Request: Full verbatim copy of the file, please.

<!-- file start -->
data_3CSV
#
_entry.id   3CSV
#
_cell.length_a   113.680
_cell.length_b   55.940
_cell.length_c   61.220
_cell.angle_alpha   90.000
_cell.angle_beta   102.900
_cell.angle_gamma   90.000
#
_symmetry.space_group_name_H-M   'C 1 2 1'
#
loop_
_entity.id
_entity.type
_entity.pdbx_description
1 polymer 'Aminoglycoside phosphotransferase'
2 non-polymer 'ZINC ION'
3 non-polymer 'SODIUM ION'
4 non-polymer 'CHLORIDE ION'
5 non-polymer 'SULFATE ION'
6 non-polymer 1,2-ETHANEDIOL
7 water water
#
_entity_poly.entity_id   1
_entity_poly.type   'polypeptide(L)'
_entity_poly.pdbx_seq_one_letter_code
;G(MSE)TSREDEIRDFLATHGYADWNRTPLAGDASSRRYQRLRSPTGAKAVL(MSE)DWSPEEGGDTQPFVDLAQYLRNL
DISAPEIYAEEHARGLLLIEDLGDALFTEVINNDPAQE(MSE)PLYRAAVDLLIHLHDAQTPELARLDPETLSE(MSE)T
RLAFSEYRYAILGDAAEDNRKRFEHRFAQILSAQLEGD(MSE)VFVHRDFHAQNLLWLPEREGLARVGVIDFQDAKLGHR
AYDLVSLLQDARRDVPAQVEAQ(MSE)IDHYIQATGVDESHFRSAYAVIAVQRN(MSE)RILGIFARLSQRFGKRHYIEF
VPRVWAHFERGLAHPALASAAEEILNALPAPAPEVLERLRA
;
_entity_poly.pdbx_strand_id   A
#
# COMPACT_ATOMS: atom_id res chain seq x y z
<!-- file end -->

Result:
data_3CSV
#
_entry.id   3CSV
#
_cell.length_a   113.680
_cell.length_b   55.940
_cell.length_c   61.220
_cell.angle_alpha   90.000
_cell.angle_beta   102.900
_cell.angle_gamma   90.000
#
_symmetry.space_group_name_H-M   'C 1 2 1'
#
loop_
_entity.id
_entity.type
_entity.pdbx_description
1 polymer 'Aminoglycoside phosphotransferase'
2 non-polymer 'ZINC ION'
3 non-polymer 'SODIUM ION'
4 non-polymer 'CHLORIDE ION'
5 non-polymer 'SULFATE ION'
6 non-polymer 1,2-ETHANEDIOL
7 water water
#
_entity_poly.entity_id   1
_entity_poly.type   'polypeptide(L)'
_entity_poly.pdbx_seq_one_letter_code
;G(MSE)TSREDEIRDFLATHGYADWNRTPLAGDASSRRYQRLRSPTGAKAVL(MSE)DWSPEEGGDTQPFVDLAQYLRNL
DISAPEIYAEEHARGLLLIEDLGDALFTEVINNDPAQE(MSE)PLYRAAVDLLIHLHDAQTPELARLDPETLSE(MSE)T
RLAFSEYRYAILGDAAEDNRKRFEHRFAQILSAQLEGD(MSE)VFVHRDFHAQNLLWLPEREGLARVGVIDFQDAKLGHR
AYDLVSLLQDARRDVPAQVEAQ(MSE)IDHYIQATGVDESHFRSAYAVIAVQRN(MSE)RILGIFARLSQRFGKRHYIEF
VPRVWAHFERGLAHPALASAAEEILNALPAPAPEVLERLRA
;
_entity_poly.pdbx_strand_id   A
#
# COMPACT_ATOMS: atom_id res chain seq x y z